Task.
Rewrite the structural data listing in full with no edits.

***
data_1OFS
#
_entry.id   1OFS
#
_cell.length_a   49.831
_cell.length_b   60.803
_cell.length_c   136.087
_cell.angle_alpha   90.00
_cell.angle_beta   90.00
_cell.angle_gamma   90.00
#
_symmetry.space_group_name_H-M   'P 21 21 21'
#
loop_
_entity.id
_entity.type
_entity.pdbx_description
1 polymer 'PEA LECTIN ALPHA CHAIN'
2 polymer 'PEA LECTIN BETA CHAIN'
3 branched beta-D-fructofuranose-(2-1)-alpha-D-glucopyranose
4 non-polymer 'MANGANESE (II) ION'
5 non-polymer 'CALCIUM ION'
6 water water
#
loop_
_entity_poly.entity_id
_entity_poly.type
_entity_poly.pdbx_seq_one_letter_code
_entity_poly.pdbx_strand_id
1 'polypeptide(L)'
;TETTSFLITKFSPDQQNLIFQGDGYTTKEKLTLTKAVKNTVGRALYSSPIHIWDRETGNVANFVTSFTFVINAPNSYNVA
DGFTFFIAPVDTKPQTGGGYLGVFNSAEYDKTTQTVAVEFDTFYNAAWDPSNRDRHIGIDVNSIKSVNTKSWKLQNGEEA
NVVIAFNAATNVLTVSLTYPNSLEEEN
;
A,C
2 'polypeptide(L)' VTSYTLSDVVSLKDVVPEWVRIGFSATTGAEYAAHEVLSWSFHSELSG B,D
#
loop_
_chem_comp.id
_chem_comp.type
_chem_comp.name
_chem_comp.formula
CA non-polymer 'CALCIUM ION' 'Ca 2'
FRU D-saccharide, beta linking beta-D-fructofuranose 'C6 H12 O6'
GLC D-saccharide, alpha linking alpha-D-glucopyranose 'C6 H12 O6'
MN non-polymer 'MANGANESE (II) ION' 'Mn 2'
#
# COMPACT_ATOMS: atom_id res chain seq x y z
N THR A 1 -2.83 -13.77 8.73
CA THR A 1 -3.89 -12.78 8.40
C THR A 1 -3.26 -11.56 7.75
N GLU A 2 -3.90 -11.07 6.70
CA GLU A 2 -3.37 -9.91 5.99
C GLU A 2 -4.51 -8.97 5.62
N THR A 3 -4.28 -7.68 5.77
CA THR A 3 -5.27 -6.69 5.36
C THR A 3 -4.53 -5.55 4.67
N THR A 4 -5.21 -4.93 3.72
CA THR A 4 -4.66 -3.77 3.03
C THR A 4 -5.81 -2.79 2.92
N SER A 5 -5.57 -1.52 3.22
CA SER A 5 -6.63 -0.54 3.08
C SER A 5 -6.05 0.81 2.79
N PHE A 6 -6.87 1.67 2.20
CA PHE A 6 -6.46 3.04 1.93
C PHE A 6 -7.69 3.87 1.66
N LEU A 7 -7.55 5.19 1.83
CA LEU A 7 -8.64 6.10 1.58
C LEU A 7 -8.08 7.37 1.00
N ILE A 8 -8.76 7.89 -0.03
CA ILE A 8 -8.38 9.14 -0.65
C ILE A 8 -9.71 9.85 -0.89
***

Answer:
data_1OFS
#
_entry.id   1OFS
#
_cell.length_a   49.831
_cell.length_b   60.803
_cell.length_c   136.087
_cell.angle_alpha   90.00
_cell.angle_beta   90.00
_cell.angle_gamma   90.00
#
_symmetry.space_group_name_H-M   'P 21 21 21'
#
loop_
_entity.id
_entity.type
_entity.pdbx_description
1 polymer 'PEA LECTIN ALPHA CHAIN'
2 polymer 'PEA LECTIN BETA CHAIN'
3 branched beta-D-fructofuranose-(2-1)-alpha-D-glucopyranose
4 non-polymer 'MANGANESE (II) ION'
5 non-polymer 'CALCIUM ION'
6 water water
#
loop_
_entity_poly.entity_id
_entity_poly.type
_entity_poly.pdbx_seq_one_letter_code
_entity_poly.pdbx_strand_id
1 'polypeptide(L)'
;TETTSFLITKFSPDQQNLIFQGDGYTTKEKLTLTKAVKNTVGRALYSSPIHIWDRETGNVANFVTSFTFVINAPNSYNVA
DGFTFFIAPVDTKPQTGGGYLGVFNSAEYDKTTQTVAVEFDTFYNAAWDPSNRDRHIGIDVNSIKSVNTKSWKLQNGEEA
NVVIAFNAATNVLTVSLTYPNSLEEEN
;
A,C
2 'polypeptide(L)' VTSYTLSDVVSLKDVVPEWVRIGFSATTGAEYAAHEVLSWSFHSELSG B,D
#
loop_
_chem_comp.id
_chem_comp.type
_chem_comp.name
_chem_comp.formula
CA non-polymer 'CALCIUM ION' 'Ca 2'
FRU D-saccharide, beta linking beta-D-fructofuranose 'C6 H12 O6'
GLC D-saccharide, alpha linking alpha-D-glucopyranose 'C6 H12 O6'
MN non-polymer 'MANGANESE (II) ION' 'Mn 2'
#
# COMPACT_ATOMS: atom_id res chain seq x y z
N THR A 1 -2.83 -13.77 8.73
CA THR A 1 -3.89 -12.78 8.40
C THR A 1 -3.26 -11.56 7.75
N GLU A 2 -3.90 -11.07 6.70
CA GLU A 2 -3.37 -9.91 5.99
C GLU A 2 -4.51 -8.97 5.62
N THR A 3 -4.28 -7.68 5.77
CA THR A 3 -5.27 -6.69 5.36
C THR A 3 -4.53 -5.55 4.67
N THR A 4 -5.21 -4.93 3.72
CA THR A 4 -4.66 -3.77 3.03
C THR A 4 -5.81 -2.79 2.92
N SER A 5 -5.57 -1.52 3.22
CA SER A 5 -6.63 -0.54 3.08
C SER A 5 -6.05 0.81 2.79
N PHE A 6 -6.87 1.67 2.20
CA PHE A 6 -6.46 3.04 1.93
C PHE A 6 -7.69 3.87 1.66
N LEU A 7 -7.55 5.19 1.83
CA LEU A 7 -8.64 6.10 1.58
C LEU A 7 -8.08 7.37 1.00
N ILE A 8 -8.76 7.89 -0.03
CA ILE A 8 -8.38 9.14 -0.65
C ILE A 8 -9.71 9.85 -0.89